Charles, me lad, you ain’t seen nothin’ yet.
Charles Barkley this week issued an angry, accurate and noble rant about the anonymous, antisocial evil perpetrated by techno-vandals armed with what has been misnamed “social media.” After Ohio State’s calamitous first-round loss to Oral Roberts, OSU star E.J. Liddell was subjected to threats, vile defamations and ugly, vulgar abuses as typed and sent by ostensible Buckeyes “fans.”
(“Fans” and “social media” both now warrant quotation marks.)
Barkley: “For you to give this kid death threats and hurl racial slurs because you’re safe in your own home like a coward behind a computer, and nobody knows who you are.
“You need to take a hard look at yourself in the mirror. I’m never going to dignify these losers and interact with them, ever.
“I don’t care how much money somebody offers me, I’m never going to do social media because of this.”
In spite of Barkley’s past as the paid commercial endorser of just about anything — even if the endorsement betrays his personal history and conduct — to Barkley’s spew I declare, “Right on!”
But again, he hasn’t yet or even considered that the worst is yet to come. And in Barkley’s case he has failed to connect his own dots.
With legalized, bad-odds, young sucker-targeting sports gambling now the national pastime and hopeful fresh income revenue for media and the sports authorities who eagerly trade their credibility and morality for a cut of the house — and fans losing their money is what these businesses are predicated upon — the growth of such abhorrent social media responses is guaranteed, in gambling terms, a lock.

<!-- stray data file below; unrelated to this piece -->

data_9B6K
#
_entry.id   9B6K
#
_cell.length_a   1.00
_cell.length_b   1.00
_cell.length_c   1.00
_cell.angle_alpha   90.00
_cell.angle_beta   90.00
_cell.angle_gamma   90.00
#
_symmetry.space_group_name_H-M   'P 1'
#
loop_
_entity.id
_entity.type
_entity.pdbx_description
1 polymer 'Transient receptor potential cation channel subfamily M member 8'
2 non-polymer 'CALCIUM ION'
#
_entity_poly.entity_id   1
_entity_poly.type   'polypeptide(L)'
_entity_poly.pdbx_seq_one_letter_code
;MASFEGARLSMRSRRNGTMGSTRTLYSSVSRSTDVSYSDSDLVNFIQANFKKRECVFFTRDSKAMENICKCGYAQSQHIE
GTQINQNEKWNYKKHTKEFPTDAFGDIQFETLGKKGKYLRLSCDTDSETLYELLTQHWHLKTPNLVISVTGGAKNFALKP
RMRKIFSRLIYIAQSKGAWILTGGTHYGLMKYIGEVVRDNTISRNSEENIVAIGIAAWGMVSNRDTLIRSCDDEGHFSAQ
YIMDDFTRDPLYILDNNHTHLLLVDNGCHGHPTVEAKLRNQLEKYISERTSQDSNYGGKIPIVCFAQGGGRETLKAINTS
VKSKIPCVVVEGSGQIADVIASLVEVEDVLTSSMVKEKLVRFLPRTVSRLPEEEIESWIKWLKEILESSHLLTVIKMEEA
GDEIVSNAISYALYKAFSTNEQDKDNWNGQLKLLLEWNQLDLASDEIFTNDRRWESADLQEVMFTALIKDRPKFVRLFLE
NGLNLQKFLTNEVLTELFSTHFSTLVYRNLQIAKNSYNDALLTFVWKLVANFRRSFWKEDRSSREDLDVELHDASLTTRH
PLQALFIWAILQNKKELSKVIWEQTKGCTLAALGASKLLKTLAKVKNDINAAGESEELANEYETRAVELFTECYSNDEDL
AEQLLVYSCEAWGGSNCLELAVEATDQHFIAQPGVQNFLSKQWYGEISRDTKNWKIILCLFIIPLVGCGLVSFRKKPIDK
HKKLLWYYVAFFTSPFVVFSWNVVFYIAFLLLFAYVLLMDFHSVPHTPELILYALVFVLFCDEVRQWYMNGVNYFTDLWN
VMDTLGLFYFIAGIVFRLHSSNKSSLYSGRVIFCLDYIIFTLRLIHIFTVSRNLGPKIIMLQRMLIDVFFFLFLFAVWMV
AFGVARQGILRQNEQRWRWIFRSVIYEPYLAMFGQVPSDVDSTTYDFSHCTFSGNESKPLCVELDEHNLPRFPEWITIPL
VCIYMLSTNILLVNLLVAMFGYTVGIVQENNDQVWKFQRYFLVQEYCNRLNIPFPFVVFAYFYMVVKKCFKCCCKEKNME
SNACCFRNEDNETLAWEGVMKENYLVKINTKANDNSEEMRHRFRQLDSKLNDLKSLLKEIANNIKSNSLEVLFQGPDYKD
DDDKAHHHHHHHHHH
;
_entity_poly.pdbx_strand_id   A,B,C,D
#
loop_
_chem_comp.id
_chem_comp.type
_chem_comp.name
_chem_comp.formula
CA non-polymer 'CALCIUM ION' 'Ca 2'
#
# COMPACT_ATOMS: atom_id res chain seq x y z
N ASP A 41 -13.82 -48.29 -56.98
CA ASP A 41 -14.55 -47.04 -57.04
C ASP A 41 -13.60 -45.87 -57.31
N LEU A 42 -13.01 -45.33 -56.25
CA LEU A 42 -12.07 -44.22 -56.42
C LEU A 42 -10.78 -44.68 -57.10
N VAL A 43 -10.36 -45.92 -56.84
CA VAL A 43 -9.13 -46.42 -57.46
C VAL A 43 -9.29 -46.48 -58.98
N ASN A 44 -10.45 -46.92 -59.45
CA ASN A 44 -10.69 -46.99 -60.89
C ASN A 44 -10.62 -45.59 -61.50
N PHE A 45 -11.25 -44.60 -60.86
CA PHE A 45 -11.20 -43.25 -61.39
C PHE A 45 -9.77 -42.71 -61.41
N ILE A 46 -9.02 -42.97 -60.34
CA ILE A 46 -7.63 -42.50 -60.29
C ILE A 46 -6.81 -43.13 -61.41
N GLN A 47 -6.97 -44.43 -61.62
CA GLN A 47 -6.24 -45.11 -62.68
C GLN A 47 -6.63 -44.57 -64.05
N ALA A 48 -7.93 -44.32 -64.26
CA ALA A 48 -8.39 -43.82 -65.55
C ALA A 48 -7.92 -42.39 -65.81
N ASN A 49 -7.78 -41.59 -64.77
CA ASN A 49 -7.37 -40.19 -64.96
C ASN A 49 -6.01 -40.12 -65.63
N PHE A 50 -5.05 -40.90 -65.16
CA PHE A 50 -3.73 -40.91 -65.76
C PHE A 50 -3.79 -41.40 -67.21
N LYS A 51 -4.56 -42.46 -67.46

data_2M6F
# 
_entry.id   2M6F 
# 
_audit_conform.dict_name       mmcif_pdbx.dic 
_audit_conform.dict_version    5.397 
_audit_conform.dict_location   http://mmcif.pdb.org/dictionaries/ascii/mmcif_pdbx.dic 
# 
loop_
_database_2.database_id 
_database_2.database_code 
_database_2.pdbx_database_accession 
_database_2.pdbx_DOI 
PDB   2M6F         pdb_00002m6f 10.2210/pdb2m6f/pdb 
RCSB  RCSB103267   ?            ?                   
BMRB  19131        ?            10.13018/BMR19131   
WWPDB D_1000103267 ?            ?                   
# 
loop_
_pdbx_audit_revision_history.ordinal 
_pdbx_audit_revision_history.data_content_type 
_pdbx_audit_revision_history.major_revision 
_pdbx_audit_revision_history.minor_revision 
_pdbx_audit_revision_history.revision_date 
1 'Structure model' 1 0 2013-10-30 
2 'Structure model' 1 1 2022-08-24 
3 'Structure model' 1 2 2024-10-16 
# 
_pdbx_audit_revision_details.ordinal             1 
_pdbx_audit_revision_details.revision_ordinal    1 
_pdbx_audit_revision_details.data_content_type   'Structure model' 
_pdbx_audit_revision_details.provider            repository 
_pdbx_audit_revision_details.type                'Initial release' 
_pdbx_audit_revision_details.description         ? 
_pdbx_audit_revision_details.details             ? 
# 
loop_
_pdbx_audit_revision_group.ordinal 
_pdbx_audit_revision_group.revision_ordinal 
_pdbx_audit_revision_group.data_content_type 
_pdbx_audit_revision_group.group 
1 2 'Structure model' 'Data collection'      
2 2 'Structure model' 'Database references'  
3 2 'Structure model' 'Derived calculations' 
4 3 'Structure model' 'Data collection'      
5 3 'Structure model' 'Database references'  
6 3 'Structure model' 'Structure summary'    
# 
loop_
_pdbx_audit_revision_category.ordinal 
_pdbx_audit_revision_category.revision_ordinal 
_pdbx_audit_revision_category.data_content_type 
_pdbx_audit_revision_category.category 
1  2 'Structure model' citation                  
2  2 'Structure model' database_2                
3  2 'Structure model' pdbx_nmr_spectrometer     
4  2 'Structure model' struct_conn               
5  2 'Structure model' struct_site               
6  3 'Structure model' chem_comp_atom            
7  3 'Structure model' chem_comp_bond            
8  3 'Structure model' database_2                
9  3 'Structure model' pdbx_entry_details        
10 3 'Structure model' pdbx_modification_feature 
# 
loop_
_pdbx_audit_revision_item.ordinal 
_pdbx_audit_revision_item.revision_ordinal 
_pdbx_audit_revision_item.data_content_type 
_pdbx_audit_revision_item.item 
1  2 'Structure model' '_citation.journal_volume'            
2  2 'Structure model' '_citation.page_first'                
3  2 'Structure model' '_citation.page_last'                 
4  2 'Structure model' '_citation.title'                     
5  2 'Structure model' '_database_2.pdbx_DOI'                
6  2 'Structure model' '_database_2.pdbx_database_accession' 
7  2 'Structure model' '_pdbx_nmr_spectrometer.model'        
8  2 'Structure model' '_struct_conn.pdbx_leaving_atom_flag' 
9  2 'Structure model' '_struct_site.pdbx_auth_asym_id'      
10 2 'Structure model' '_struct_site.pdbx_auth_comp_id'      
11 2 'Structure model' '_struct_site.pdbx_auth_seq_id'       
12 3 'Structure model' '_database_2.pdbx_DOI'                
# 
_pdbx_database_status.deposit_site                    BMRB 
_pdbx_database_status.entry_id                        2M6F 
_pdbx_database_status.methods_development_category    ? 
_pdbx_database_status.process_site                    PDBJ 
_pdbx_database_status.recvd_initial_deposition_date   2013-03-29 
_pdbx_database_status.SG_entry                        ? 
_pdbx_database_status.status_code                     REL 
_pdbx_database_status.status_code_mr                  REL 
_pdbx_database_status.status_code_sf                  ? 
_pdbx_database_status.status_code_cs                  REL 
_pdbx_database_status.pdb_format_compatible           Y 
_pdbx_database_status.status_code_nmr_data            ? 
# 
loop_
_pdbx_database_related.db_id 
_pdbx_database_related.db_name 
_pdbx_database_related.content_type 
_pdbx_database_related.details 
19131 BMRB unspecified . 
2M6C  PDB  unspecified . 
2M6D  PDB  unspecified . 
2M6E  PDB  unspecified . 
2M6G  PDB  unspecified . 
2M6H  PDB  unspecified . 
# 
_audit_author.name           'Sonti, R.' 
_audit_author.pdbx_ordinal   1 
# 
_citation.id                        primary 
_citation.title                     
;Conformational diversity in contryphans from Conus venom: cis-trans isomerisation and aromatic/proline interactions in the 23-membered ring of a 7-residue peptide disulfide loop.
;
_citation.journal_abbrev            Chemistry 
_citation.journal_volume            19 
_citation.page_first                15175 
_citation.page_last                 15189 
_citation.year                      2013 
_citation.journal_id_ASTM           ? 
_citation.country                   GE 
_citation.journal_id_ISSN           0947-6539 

There is no doubt that at least some of the ugliest responses to OSU’s loss — any team’s loss or failure to cover — were from gamblers, those who bet on OSU as a heavy favorite and/or those, with the urging of media to invest money on NCAA brackets. OSU, as the Exhibit A of this year’s national first-game brackets bummer, inspired bad losers to do their worst.
To that end, Barkley was among the first celebrity TV endorsers of the newly liberated sports gambling enterprises via TV commercials, appearing in TV ads to appeal to young, naive seekers of easy fortunes by gambling with FanDuel.
And for his well-placed righteous indignation following the untreated but not unexpected waste thrown at Liddell, Barkley’s own declaration that he can’t be bought, Barkley signed on to appear in those FanDuel commercials despite his acknowledgment of being a problem gambler — read: big loser — once chased by a Vegas casino for nonpayment of a $400,000 gambling debt.
Fox Sports’ regional networks, those now majority owned by Sinclair broadcasting, have made a bailout deal with Bally’s gambling operations. The Padres will now appear on a “Bally’s Sports” network.
The new star of the PGA Tour, Bryson DeChambeau, now appears with a DraftKings logo stitched to his cap as the PGA, in exchange for its full support and wishes for increased TV ratings and revenue, urges “fans,” old and new, to wager on per tournament and/or per-round performances of its individual players.
As already noted here, why, if not from gamblers, did the popular, friendly Jason Day suffer intense uncivilized Twitter heat from golf “fans” after withdrawing from a tournament with a bad back?